Oddly Specific Playlists – Contextual Essay

This post is part 5 of 8 in the series:
Oddly Specific Playlists

Oddly Specific Playlists is a project wherein I take anonymous confessions/requests and use them as inspiration to create curated Spotify playlists, which I then promote on the corresponding Instagram account.

I developed this project because I wanted to create an online space for music-lovers, provide users with emotional support or simple enjoyment, and potentially promote lesser-known artists, as well as myself, (supporting a goal of mine to eventually get into music journalism).

I thought this project would be useful for users, as for many, the pandemic has caused a precarious situation in terms of mental health. Music is a common interest that many people can bond over, even in times where we are missing the feeling of community found in a concert crowd. Furthermore, music is extensively proven to help manage anxiety and depression, providing users with an outlet or means for enjoyment. Encouraging users to submit anonymous confessions (inspired primarily by The Unsent Project & The Anonymous Project) for this project is an added layer of making space for people to get thoughts and feelings off their chest or just have fun being creative.

Twitter: BCM114 2 kids of people

I initially had planned to create short animations inspired by songs by lesser-known artists. There was only one problem. I have NO experience with animation. I tried to learn it for about two weeks at the beginning of the semester and quickly found myself discouraged. While it was something I really would like to learn in the future, it was not time-manageable and thus caused a major lapse in motivation. That idea did not abide by #FIST principles – however, it was my first opportunity to experience and deal with #FEFO.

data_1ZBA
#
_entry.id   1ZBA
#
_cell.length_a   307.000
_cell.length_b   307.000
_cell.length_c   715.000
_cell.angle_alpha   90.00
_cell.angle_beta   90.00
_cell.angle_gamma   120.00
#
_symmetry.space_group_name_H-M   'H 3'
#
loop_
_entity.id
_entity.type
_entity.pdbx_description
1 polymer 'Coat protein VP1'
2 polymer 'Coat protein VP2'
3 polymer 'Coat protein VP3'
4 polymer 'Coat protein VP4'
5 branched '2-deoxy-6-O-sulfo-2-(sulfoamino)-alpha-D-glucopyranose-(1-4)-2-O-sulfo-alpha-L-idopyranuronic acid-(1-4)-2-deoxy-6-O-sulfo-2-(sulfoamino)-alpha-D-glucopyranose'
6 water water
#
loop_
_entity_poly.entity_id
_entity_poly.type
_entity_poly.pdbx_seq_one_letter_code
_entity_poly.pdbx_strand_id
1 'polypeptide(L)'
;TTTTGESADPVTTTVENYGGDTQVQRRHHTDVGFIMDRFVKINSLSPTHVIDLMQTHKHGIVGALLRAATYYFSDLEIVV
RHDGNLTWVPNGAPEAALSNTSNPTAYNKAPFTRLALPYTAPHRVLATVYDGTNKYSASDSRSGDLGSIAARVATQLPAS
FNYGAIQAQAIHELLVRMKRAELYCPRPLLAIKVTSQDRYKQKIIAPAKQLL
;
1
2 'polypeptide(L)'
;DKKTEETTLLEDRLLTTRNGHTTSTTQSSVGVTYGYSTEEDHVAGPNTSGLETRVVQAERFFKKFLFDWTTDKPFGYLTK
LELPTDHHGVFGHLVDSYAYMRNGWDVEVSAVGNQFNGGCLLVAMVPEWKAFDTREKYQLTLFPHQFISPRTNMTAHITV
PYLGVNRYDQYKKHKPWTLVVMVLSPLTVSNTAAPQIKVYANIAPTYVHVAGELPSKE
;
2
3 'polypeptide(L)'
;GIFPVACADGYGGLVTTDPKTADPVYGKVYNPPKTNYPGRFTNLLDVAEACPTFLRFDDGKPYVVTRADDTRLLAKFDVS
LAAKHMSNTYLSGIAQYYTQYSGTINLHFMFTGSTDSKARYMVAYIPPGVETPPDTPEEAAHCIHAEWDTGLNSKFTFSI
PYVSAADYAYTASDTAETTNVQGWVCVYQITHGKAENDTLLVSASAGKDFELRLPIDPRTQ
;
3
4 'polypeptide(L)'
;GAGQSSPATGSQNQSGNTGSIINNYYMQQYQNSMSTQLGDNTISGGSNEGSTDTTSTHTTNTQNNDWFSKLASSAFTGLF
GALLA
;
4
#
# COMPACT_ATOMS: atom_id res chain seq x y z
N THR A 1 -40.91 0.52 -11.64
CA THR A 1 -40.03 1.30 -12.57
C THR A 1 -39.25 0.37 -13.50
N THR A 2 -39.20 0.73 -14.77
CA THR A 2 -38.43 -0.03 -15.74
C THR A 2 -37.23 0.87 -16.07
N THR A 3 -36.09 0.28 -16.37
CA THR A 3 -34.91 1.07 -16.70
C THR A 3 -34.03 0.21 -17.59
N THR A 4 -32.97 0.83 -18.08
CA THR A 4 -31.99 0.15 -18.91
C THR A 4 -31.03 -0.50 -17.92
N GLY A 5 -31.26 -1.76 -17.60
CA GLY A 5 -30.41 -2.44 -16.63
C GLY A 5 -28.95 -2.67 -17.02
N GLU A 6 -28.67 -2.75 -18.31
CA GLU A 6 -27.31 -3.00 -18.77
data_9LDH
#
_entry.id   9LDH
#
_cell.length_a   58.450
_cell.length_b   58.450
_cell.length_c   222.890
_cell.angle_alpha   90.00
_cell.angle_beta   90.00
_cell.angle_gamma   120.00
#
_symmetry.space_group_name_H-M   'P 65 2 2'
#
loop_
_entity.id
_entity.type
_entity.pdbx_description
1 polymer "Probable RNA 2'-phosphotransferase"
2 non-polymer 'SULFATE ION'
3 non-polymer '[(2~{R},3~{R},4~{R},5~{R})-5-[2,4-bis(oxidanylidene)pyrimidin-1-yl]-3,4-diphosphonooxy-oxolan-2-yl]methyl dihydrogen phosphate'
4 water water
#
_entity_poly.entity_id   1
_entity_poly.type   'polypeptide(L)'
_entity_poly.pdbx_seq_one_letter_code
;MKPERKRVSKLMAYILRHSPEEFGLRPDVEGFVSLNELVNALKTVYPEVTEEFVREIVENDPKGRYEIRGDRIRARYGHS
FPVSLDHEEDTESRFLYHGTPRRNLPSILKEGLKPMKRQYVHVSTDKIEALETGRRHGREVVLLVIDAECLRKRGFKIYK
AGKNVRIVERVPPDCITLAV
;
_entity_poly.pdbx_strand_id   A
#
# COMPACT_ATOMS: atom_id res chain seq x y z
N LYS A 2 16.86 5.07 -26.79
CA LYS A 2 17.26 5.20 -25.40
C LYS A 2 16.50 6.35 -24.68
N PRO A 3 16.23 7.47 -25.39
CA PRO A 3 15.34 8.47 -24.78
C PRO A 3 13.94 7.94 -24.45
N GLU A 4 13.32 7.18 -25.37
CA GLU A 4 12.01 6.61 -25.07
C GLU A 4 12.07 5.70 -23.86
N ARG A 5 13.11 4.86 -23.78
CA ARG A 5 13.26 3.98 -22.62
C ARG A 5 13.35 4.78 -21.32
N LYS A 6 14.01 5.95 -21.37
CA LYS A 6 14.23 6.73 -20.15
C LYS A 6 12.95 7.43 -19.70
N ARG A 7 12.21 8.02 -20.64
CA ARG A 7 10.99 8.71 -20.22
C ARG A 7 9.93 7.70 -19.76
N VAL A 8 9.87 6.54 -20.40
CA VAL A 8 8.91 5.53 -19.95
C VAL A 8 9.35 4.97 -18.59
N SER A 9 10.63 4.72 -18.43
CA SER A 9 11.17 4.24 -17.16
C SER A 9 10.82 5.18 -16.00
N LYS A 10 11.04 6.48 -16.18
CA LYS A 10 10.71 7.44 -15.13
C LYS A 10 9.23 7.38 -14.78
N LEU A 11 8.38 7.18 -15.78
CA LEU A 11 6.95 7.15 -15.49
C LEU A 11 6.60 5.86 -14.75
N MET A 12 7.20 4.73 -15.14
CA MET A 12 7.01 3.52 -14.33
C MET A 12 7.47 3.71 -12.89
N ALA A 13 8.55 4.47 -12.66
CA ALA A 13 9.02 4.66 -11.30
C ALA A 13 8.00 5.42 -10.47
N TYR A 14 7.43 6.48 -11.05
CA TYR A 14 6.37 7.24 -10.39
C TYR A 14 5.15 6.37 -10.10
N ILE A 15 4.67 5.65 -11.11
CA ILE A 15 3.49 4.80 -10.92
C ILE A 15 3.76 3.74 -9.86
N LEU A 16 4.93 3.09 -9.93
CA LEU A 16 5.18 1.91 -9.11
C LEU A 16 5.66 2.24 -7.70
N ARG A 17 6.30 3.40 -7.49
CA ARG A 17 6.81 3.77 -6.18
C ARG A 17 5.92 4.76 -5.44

I quickly accepted this as a failure and went on to spend some time ideating new ideas, all of which I posted to Twitter to see which idea would have the most interest from my peers. (as you can see in the thread below)

Twitter: BCM114 thread ideas

As you can see above, most people seemed to prefer my podcast idea – in fact, someone specifically warned me against doing a DA that relied on user interaction. But I decided to go with my gut, and my gut said to do the one that I know I’d like the most. It was a risk that I took assuming that other people would be interested, but as soon as I got started, there was an overwhelming amount of supportive feedback. This taught me that my DA could serve a social utility.

Another important learning moment I had occurred following the week 4 lecture, “Observing”, I recognised that my DA majoritively intended to serve a social utility centralised around the users. Therefore I needed to be extra aware of my user’s needs, wants and preferences. And because this social utility was quite emotional in nature, I decided to rely on qualitative feedback (comments, replies, messages) far more than qualitative measures such as likes and follows as a signal of success or failure. This meant that I had to become very comfortable regularly inviting users to give feedback, asking questions and making rapid changes in response. This aspect of my DA quickly became the most important, time-consuming and rewarding part.

Twitter: BCM114 Breaking it Down

As you can see above, requesting and receiving feedback is an integral block in the functioning of my DA.